Is your organization one where top talent goes to die? Have you been successful in finding and hiring great people in your organization and then wonder “where they went” once they started working? I’ve actually had clients admit that their company was the place where great talent goes to die. But, they couldn’t figure out why especially since they already had great talent who were supportive of the company’s mission & purpose.
It may be helpful to understand, or at least review, part of the mind-set of top-performers. In part, they need to know what success looks like and when they’ll actually reach that place.
Top-performers also need to be challenged. They won’t be content being contained in a box being told what to do. They’ll shut down and eventually leave for another opportunity that challenges them and where they can grow both professionally and personally.
In this situation, the team wanted and needed to be part of building the strategy to company’s road to success. They weren’t content with this task falling solely in the hands of the leader.
More importantly, the team needed to know that once they developed a strategy for success that the leader was going to buy into it.
Did you catch that?
The team needed to know that the leader bought into the strategy developed by the team instead of undermining it because, for example, it wasn’t the leader’s idea or the leader doubted the expertise and experience of the team.
The organization already had awesome talent that rivaled any in the industry. Now, that talent needed the support of the leader to let them do what they were hired to do.
Some leaders need to learn to let the team they hired do their job. It may be the missing link to an organization’s success. This may be a growth edge and easier said than done for many leaders.
If you’re a leader facing this challenge, I’d encourage you to step off your island and seek the objective input of others to hold you accountable in making this (or other) change. Whether it’s an executive/business coach, peer group or a swami of your choosing, taking that journey with someone far better ensures success and sustainability than going it alone.
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I’m curious as to what you’re seeing and experiencing in your organization since November’s election. Specifically, I’m curious about whether or not leaders have seen a lack of cooperation among employees.
I’ve been seeing employees harboring resentment for each other because of each other’s politics. When this is carried into the workplace (even if it’s not openly discussed), the result is often a lack of cooperation, even undermining, resulting in a decrease in productivity.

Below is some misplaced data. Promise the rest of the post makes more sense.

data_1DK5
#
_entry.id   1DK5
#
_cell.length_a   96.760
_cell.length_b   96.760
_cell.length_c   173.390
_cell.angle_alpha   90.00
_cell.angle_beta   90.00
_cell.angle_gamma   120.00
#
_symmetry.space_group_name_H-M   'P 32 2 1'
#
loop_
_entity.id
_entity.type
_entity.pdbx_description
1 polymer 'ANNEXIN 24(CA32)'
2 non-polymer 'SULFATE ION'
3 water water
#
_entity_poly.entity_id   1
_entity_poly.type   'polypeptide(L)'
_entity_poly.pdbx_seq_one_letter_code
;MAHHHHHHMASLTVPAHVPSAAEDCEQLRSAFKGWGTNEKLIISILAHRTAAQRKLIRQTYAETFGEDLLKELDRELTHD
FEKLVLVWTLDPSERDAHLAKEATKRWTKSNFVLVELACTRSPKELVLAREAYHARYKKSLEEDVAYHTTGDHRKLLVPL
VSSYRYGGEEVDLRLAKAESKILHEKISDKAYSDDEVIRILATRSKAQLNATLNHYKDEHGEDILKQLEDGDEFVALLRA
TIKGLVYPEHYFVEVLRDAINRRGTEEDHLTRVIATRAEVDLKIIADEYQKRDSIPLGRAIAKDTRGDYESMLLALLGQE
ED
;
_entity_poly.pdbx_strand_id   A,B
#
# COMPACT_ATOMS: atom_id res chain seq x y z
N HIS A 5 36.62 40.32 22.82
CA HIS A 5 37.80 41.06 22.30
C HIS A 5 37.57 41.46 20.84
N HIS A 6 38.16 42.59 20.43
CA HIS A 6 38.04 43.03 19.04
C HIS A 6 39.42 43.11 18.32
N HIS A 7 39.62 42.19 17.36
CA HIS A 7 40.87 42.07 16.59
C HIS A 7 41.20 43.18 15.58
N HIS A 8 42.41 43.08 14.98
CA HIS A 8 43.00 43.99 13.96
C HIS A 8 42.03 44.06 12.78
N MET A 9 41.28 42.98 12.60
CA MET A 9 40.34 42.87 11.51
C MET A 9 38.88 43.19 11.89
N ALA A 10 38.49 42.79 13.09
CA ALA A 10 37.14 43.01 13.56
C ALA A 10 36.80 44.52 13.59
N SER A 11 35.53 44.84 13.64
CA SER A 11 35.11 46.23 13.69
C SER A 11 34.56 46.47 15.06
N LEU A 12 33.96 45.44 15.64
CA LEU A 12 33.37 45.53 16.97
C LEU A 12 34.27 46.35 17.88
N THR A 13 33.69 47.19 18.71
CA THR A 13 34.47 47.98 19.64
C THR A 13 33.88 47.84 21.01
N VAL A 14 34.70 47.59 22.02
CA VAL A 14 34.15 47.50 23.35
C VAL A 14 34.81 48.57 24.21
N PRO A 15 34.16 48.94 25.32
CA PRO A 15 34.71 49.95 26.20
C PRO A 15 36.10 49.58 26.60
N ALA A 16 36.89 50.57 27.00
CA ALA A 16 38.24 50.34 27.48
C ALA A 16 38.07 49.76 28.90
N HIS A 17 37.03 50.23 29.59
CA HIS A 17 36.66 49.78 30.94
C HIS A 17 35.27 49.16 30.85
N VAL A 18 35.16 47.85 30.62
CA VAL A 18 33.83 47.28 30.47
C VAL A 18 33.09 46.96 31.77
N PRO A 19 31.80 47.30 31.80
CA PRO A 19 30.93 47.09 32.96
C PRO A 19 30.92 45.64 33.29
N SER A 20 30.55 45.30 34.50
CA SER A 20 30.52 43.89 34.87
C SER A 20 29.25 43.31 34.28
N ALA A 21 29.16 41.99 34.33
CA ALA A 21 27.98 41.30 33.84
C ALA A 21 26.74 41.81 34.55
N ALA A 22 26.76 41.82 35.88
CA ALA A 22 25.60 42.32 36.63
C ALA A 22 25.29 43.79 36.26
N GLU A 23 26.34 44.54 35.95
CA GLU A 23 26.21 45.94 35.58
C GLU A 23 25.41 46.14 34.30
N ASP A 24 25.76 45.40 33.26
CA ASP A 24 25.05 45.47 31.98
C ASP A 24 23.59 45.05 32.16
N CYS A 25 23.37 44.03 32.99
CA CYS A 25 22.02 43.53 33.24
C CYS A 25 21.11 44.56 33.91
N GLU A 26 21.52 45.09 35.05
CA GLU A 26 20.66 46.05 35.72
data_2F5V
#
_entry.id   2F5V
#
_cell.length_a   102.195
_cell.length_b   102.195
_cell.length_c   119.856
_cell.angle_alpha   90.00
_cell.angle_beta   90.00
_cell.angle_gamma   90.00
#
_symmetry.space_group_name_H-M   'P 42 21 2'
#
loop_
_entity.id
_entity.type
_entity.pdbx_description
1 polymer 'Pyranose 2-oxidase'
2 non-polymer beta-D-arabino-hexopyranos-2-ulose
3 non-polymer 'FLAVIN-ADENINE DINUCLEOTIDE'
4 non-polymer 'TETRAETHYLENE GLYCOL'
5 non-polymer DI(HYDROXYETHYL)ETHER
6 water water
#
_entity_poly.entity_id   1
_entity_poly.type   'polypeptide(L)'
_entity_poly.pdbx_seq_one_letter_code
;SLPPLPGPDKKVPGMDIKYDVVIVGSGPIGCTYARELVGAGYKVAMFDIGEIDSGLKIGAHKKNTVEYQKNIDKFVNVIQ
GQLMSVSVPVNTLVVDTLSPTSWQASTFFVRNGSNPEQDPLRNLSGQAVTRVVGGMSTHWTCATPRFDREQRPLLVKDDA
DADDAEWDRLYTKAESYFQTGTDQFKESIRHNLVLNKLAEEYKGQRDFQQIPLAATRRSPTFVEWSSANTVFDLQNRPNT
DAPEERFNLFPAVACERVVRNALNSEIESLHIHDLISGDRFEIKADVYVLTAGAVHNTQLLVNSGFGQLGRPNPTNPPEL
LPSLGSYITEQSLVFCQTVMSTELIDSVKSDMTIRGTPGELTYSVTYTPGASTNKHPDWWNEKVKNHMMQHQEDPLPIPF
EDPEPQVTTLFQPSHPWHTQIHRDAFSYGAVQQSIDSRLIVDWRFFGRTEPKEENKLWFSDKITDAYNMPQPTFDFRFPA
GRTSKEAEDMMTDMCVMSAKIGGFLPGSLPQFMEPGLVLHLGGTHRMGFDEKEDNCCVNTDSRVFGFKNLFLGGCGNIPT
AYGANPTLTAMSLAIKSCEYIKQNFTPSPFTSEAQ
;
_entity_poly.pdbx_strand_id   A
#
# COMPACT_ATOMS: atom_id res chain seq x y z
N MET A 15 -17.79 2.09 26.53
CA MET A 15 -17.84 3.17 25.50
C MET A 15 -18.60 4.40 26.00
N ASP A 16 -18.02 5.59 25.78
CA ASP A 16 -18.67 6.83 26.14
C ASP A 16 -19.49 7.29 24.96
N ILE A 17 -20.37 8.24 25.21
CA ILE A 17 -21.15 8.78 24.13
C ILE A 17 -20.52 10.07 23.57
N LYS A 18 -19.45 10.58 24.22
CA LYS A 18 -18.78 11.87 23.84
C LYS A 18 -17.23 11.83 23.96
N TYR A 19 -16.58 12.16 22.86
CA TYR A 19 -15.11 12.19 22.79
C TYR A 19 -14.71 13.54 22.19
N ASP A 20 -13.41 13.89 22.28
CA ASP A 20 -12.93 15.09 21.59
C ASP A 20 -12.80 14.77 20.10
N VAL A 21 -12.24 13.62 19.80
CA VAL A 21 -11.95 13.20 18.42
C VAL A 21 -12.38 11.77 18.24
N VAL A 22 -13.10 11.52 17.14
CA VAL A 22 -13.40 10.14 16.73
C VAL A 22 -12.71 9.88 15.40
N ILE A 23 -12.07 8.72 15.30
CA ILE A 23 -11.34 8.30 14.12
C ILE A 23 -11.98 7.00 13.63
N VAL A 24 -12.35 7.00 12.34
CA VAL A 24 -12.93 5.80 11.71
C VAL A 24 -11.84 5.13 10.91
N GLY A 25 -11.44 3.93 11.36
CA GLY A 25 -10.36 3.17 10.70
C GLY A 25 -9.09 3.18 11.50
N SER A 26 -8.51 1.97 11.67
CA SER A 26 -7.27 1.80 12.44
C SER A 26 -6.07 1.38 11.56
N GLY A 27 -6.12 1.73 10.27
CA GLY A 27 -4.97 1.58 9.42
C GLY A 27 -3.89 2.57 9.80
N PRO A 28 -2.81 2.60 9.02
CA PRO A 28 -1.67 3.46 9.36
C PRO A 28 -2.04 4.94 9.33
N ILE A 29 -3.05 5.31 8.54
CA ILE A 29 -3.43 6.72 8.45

As a leader, how do you get things back on track in your organization? How do you lead when your employees may even resent you if your political views are different than theirs?
So many people, on both sides of whatever “the aisle” seems to be anymore, are digging in their heals, not communicating, not respecting each other as human beings. There is a lack of civility. While this article is not about politics, I can’t help but think that the recent election which seems to have divided this country has likewise divided the workplace.
This is a real life example of when it’s really handy to clearly define your organization’s “WHY?”. When leaders have this under their belt, there is a strong likelihood of successfully reminding everyone why you’re all doing what you’re doing - - together - - and the purpose that’s bigger than any of you. It’s more likely that people will put their differences aside, polarizing as they may be, for the sake of the cause in which they’re emotionally invested.
This holds true for leaders wondering how they’ll be able to successfully refocus their team and maintain - - or maybe even regain - - credibility and their team’s respect. How do you lead in this challenging environment? I’ve spoken with many leaders having this question.
It’s not unusual for organizations - - be they a family, company, sports team, etc. - - to have an experience that challenges their cohesiveness. This may be that time in your organization. Often, it’s beneficial to employ the expertise of an unbiased 3rd party (like Leader’s Learning Lab - - shameless plug, I know) to break down those silos, rediscover common ground and get productivity back on track.
If this is “the elephant in the room” in your organization, call it out! Continuing to ignore it gives it power and things fester only getting worse, not better.
You’re the leader. And, this may be one of those uncomfortable, yet necessary, conversations needed in your organization right now. I’m here to remind you that its part of your responsibility to make sure that happens.
Regardless of the recent election results, those of us fortunately to be employed have jobs to do. Let’s gidder done!
What are you seeing in the workplace? Jump into the conversation below!